It’s a good thing Luca Dowdall’s family has a big delivery van because he and his friends keep filling it up.
Working together with his Scarsdale High School classmates Rowan Haffner and Cyrus Toosi, Dowdall created the “Hearts for Philanthropy” project to collect donations and distribute them to charities around the area.
This past Wednesday, May 13, they loaded up the van with more than 1,500 clothing items, filled a pickup truck with food items and delivered all the goods to the Grace Episcopal Church in White Plains.
The three friends have been doing volunteer projects together since they were in Quaker Ridge Elementary School, and they know such projects are needed now more than ever.
“Our motto is ‘We help you help others,’” explained Haffner. “We knew everyone in our community wanted to give back, and we had volunteer experience together and we wanted to connect the people who want to give back with the charities that we know are really in need.”
It’s a daunting task to undertake based on the mountain of items they are collecting and delivering. All the items are collected at the Dowdall house, where the three friends sort through everything by hand and organize them in bags for delivery.
Despite the workload, they do it because they enjoy giving back and working on volunteer projects, and they realize the need is greater than ever during the pandemic.
“We recognize that we’re really privileged to live in our town and be able to go to the schools that we do,” said Toosi. “We know there are people who are less fortunate than us and don’t have the opportunities that we have. We wanted to help give them basic necessities like food and clothing.”
Prior to the delivery at Grace Episcopal Church, the trio made a delivery of 20 bags of men’s clothing to the Midnight Run relief program a week ago. Their effort started small as they spread the word, and donations poured in after they posted about it on social media.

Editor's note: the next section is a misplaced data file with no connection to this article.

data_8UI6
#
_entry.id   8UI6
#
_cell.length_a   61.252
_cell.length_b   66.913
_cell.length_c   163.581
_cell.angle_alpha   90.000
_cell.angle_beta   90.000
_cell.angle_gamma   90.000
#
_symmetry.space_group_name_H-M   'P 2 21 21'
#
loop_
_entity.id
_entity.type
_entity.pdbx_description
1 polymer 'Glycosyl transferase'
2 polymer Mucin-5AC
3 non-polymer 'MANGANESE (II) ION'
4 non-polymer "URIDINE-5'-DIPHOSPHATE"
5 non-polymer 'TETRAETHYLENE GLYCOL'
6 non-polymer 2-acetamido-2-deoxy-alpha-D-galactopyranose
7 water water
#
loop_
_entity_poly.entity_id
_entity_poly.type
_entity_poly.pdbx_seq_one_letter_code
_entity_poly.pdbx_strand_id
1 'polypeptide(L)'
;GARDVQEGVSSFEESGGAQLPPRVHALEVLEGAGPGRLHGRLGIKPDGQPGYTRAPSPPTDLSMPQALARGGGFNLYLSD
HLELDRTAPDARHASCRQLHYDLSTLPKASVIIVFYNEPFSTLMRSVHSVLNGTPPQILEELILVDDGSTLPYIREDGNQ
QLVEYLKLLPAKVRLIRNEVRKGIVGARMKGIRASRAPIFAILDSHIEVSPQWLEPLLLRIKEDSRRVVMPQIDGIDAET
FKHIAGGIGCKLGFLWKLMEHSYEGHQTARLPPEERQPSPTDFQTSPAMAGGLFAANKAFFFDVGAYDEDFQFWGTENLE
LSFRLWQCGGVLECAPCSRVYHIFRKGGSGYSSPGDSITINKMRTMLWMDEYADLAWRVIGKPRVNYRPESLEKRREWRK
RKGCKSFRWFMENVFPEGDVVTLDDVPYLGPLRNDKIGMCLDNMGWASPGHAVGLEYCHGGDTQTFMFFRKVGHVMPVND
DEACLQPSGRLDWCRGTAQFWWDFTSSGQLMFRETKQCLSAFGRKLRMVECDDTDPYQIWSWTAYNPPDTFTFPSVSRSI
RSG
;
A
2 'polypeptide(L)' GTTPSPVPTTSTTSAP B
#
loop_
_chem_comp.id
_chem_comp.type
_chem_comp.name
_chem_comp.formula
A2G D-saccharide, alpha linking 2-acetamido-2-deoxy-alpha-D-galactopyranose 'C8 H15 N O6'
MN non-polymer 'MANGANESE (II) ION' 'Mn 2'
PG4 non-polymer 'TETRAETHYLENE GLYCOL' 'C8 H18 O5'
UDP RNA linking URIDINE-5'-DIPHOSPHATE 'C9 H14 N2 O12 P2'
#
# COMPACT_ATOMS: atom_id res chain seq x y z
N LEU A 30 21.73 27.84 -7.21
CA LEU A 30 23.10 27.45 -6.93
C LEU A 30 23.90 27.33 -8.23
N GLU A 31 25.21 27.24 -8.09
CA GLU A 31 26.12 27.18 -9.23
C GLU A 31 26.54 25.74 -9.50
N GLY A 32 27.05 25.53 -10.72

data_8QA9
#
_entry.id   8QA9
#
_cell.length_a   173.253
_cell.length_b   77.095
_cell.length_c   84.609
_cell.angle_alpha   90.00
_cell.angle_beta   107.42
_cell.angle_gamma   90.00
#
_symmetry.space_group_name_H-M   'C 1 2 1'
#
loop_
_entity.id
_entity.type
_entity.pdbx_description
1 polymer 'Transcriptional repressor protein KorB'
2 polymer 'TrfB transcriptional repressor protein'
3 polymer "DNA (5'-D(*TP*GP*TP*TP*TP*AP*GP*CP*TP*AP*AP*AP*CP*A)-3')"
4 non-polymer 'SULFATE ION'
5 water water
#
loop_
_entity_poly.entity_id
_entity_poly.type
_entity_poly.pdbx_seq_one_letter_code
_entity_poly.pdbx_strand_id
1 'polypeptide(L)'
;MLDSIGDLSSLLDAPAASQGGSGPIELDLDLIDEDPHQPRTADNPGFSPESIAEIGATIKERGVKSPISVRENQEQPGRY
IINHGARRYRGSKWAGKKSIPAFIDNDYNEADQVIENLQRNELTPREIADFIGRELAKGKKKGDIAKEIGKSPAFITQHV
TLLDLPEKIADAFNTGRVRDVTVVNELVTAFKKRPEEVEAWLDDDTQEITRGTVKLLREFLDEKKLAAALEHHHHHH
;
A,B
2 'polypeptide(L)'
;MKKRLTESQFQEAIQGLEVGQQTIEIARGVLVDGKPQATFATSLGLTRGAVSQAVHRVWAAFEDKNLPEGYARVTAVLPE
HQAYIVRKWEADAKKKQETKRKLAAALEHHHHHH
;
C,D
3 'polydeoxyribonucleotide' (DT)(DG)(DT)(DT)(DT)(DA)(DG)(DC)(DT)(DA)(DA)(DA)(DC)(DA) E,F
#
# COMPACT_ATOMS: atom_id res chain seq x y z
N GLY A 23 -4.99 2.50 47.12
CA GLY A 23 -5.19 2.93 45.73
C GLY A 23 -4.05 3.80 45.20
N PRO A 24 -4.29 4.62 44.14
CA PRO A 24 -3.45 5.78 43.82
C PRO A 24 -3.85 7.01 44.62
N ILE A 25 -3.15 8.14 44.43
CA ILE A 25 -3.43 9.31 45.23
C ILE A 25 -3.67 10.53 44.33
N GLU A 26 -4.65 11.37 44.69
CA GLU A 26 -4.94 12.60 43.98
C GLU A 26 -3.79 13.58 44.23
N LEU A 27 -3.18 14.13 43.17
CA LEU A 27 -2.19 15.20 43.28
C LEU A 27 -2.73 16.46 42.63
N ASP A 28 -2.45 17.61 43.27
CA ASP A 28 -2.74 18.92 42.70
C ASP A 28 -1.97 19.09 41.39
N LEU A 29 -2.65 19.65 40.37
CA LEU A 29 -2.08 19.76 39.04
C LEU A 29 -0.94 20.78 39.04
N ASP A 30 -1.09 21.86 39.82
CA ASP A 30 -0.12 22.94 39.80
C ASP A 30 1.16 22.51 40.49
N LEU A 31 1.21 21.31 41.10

Next they created a website heartforphilanthropy.com and set up an Amazon.com shopping list, which enabled them to receive donations from people around the world, including Venezuela, Australia and New Zealand.
“It’s a tough time for everyone, but it’s the toughest time for people who really need our help the most now,” said Haffner. “Anything that anyone can do makes a big difference. It’s great that so many people are willing to help out.”
Visit heartforphilanthropy.com for information on what, when and where to donate food and clothing items.
Bread of Life
Scarsdale High School junior Adam Wasserman has been working every week for the past two years with the Bread of Life Food Pantry based in Rye, spending countless hours stocking shelves, collecting food donations and distributing the food.
However, he faced a dilemma with the coronavirus outbreak. Because his grandmother is living with his family, he knew he couldn’t continue to work at the food pantry and risk bringing home the virus to his family. So he came up with a different way to help the pantry during the crisis.
“I can’t do what I usually do to help them, so I thought I would help them remotely by reaching out to my community with a charity-based food drive,” Wasserman explained.
Bread of Life is a large operation that feeds more than 10,000 Westchester County residents each week. It usually receives food rescue donations from markets and restaurants around the county, but those sources have dried up since the shutdown of nonessential business activity.
Wasserman understands how the system works and how much the pantry has been hampered by the crisis.
“They’re definitely hurting right now,” Wasserman said. “More people are buying from grocery stores and eating at home, so there is less opportunity for the pantry to rescue.”
The solution: a donation box at the end of his driveway at 9 Wayside Lane and an effort to spread the word. The result: over the past few weeks, he has collected and dropped off three loads of food at the pantry, and he will continue to do so every week as long as it is needed.
“More people need food support as more and more people are getting laid off,” Wasserman said, “so I thought I needed to do something and help.”